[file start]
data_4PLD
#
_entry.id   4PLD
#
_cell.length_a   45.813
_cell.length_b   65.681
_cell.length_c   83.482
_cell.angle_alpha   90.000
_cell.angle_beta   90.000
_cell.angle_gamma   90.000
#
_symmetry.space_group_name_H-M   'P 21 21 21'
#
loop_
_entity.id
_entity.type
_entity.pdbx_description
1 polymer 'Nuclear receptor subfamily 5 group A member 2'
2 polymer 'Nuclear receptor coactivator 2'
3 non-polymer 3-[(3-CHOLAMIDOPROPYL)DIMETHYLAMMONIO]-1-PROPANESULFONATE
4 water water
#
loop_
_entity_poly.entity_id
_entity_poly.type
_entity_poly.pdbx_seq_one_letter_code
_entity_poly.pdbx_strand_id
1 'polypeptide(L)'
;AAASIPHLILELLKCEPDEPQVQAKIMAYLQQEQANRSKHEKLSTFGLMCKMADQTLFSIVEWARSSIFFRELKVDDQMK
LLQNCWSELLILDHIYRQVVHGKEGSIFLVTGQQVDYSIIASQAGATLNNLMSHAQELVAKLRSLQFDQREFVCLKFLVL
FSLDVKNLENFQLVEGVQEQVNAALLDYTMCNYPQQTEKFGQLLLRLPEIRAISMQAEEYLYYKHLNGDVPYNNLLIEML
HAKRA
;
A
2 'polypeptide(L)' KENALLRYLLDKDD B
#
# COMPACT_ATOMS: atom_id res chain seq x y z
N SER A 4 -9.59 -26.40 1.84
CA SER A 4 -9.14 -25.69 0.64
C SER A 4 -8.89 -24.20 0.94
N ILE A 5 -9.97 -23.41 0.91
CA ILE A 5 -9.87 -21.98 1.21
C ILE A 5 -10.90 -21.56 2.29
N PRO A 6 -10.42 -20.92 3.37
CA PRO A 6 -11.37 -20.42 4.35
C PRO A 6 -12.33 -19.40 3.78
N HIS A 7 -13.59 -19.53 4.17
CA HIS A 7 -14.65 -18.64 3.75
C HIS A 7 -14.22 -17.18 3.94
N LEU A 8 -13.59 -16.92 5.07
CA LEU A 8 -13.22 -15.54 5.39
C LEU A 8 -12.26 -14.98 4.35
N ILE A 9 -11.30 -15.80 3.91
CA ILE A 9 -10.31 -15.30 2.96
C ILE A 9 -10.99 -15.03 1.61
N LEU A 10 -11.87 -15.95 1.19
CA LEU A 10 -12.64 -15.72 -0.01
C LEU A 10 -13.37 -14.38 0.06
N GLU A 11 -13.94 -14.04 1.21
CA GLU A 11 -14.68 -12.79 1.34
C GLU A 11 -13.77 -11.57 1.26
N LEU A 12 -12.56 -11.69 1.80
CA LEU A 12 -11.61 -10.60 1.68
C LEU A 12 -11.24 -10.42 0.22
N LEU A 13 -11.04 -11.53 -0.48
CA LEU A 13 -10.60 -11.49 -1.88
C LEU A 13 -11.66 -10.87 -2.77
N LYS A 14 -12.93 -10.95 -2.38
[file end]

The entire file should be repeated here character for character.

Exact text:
data_4PLD
#
_entry.id   4PLD
#
_cell.length_a   45.813
_cell.length_b   65.681
_cell.length_c   83.482
_cell.angle_alpha   90.000
_cell.angle_beta   90.000
_cell.angle_gamma   90.000
#
_symmetry.space_group_name_H-M   'P 21 21 21'
#
loop_
_entity.id
_entity.type
_entity.pdbx_description
1 polymer 'Nuclear receptor subfamily 5 group A member 2'
2 polymer 'Nuclear receptor coactivator 2'
3 non-polymer 3-[(3-CHOLAMIDOPROPYL)DIMETHYLAMMONIO]-1-PROPANESULFONATE
4 water water
#
loop_
_entity_poly.entity_id
_entity_poly.type
_entity_poly.pdbx_seq_one_letter_code
_entity_poly.pdbx_strand_id
1 'polypeptide(L)'
;AAASIPHLILELLKCEPDEPQVQAKIMAYLQQEQANRSKHEKLSTFGLMCKMADQTLFSIVEWARSSIFFRELKVDDQMK
LLQNCWSELLILDHIYRQVVHGKEGSIFLVTGQQVDYSIIASQAGATLNNLMSHAQELVAKLRSLQFDQREFVCLKFLVL
FSLDVKNLENFQLVEGVQEQVNAALLDYTMCNYPQQTEKFGQLLLRLPEIRAISMQAEEYLYYKHLNGDVPYNNLLIEML
HAKRA
;
A
2 'polypeptide(L)' KENALLRYLLDKDD B
#
# COMPACT_ATOMS: atom_id res chain seq x y z
N SER A 4 -9.59 -26.40 1.84
CA SER A 4 -9.14 -25.69 0.64
C SER A 4 -8.89 -24.20 0.94
N ILE A 5 -9.97 -23.41 0.91
CA ILE A 5 -9.87 -21.98 1.21
C ILE A 5 -10.90 -21.56 2.29
N PRO A 6 -10.42 -20.92 3.37
CA PRO A 6 -11.37 -20.42 4.35
C PRO A 6 -12.33 -19.40 3.78
N HIS A 7 -13.59 -19.53 4.17
CA HIS A 7 -14.65 -18.64 3.75
C HIS A 7 -14.22 -17.18 3.94
N LEU A 8 -13.59 -16.92 5.07
CA LEU A 8 -13.22 -15.54 5.39
C LEU A 8 -12.26 -14.98 4.35
N ILE A 9 -11.30 -15.80 3.91
CA ILE A 9 -10.31 -15.30 2.96
C ILE A 9 -10.99 -15.03 1.61
N LEU A 10 -11.87 -15.95 1.19
CA LEU A 10 -12.64 -15.72 -0.01
C LEU A 10 -13.37 -14.38 0.06
N GLU A 11 -13.94 -14.04 1.21
CA GLU A 11 -14.68 -12.79 1.34
C GLU A 11 -13.77 -11.57 1.26
N LEU A 12 -12.56 -11.69 1.80
CA LEU A 12 -11.61 -10.60 1.68
C LEU A 12 -11.24 -10.42 0.22
N LEU A 13 -11.04 -11.53 -0.48
CA LEU A 13 -10.60 -11.49 -1.88
C LEU A 13 -11.66 -10.87 -2.77
N LYS A 14 -12.93 -10.95 -2.38